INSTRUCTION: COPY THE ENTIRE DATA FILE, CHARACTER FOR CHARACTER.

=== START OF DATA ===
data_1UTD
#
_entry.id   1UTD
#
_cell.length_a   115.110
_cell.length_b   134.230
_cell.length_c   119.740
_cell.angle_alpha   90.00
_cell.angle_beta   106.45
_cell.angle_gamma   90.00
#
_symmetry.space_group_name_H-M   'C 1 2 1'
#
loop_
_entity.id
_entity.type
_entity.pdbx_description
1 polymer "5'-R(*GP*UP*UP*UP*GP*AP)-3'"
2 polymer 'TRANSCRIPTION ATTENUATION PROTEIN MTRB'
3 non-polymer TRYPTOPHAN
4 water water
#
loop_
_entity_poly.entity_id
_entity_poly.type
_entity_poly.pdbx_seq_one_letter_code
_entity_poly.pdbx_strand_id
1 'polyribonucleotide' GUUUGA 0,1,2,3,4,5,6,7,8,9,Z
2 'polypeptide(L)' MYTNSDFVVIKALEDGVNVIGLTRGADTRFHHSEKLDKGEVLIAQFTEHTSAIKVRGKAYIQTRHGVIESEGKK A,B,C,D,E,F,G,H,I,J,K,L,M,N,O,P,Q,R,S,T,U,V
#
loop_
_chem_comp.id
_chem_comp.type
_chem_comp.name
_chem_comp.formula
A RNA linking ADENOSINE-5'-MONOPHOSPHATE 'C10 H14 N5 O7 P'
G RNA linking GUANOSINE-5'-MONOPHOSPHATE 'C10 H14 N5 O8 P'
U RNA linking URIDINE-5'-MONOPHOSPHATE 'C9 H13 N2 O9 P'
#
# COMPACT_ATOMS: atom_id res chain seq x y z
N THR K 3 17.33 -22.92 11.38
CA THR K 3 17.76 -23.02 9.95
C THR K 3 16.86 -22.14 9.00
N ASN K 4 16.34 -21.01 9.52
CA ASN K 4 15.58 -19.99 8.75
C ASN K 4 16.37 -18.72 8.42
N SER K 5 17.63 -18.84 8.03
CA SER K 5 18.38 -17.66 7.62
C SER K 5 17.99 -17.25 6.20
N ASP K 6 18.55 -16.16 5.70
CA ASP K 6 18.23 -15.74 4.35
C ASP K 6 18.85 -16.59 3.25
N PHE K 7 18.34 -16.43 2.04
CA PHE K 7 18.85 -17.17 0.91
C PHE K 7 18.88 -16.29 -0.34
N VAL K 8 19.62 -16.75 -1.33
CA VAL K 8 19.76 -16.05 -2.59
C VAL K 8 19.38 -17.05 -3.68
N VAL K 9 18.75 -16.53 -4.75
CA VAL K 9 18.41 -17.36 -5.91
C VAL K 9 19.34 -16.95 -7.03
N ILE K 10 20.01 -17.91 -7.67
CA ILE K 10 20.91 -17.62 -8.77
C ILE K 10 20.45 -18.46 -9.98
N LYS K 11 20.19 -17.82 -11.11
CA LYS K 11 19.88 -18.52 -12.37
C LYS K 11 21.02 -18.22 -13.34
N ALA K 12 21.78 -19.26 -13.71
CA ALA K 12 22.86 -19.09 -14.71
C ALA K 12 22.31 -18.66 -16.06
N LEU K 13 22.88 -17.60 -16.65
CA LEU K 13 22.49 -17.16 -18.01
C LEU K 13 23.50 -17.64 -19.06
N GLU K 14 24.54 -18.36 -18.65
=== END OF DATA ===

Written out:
data_1UTD
#
_entry.id   1UTD
#
_cell.length_a   115.110
_cell.length_b   134.230
_cell.length_c   119.740
_cell.angle_alpha   90.00
_cell.angle_beta   106.45
_cell.angle_gamma   90.00
#
_symmetry.space_group_name_H-M   'C 1 2 1'
#
loop_
_entity.id
_entity.type
_entity.pdbx_description
1 polymer "5'-R(*GP*UP*UP*UP*GP*AP)-3'"
2 polymer 'TRANSCRIPTION ATTENUATION PROTEIN MTRB'
3 non-polymer TRYPTOPHAN
4 water water
#
loop_
_entity_poly.entity_id
_entity_poly.type
_entity_poly.pdbx_seq_one_letter_code
_entity_poly.pdbx_strand_id
1 'polyribonucleotide' GUUUGA 0,1,2,3,4,5,6,7,8,9,Z
2 'polypeptide(L)' MYTNSDFVVIKALEDGVNVIGLTRGADTRFHHSEKLDKGEVLIAQFTEHTSAIKVRGKAYIQTRHGVIESEGKK A,B,C,D,E,F,G,H,I,J,K,L,M,N,O,P,Q,R,S,T,U,V
#
loop_
_chem_comp.id
_chem_comp.type
_chem_comp.name
_chem_comp.formula
A RNA linking ADENOSINE-5'-MONOPHOSPHATE 'C10 H14 N5 O7 P'
G RNA linking GUANOSINE-5'-MONOPHOSPHATE 'C10 H14 N5 O8 P'
U RNA linking URIDINE-5'-MONOPHOSPHATE 'C9 H13 N2 O9 P'
#
# COMPACT_ATOMS: atom_id res chain seq x y z
N THR K 3 17.33 -22.92 11.38
CA THR K 3 17.76 -23.02 9.95
C THR K 3 16.86 -22.14 9.00
N ASN K 4 16.34 -21.01 9.52
CA ASN K 4 15.58 -19.99 8.75
C ASN K 4 16.37 -18.72 8.42
N SER K 5 17.63 -18.84 8.03
CA SER K 5 18.38 -17.66 7.62
C SER K 5 17.99 -17.25 6.20
N ASP K 6 18.55 -16.16 5.70
CA ASP K 6 18.23 -15.74 4.35
C ASP K 6 18.85 -16.59 3.25
N PHE K 7 18.34 -16.43 2.04
CA PHE K 7 18.85 -17.17 0.91
C PHE K 7 18.88 -16.29 -0.34
N VAL K 8 19.62 -16.75 -1.33
CA VAL K 8 19.76 -16.05 -2.59
C VAL K 8 19.38 -17.05 -3.68
N VAL K 9 18.75 -16.53 -4.75
CA VAL K 9 18.41 -17.36 -5.91
C VAL K 9 19.34 -16.95 -7.03
N ILE K 10 20.01 -17.91 -7.67
CA ILE K 10 20.91 -17.62 -8.77
C ILE K 10 20.45 -18.46 -9.98
N LYS K 11 20.19 -17.82 -11.11
CA LYS K 11 19.88 -18.52 -12.37
C LYS K 11 21.02 -18.22 -13.34
N ALA K 12 21.78 -19.26 -13.71
CA ALA K 12 22.86 -19.09 -14.71
C ALA K 12 22.31 -18.66 -16.06
N LEU K 13 22.88 -17.60 -16.65
CA LEU K 13 22.49 -17.16 -18.01
C LEU K 13 23.50 -17.64 -19.06
N GLU K 14 24.54 -18.36 -18.65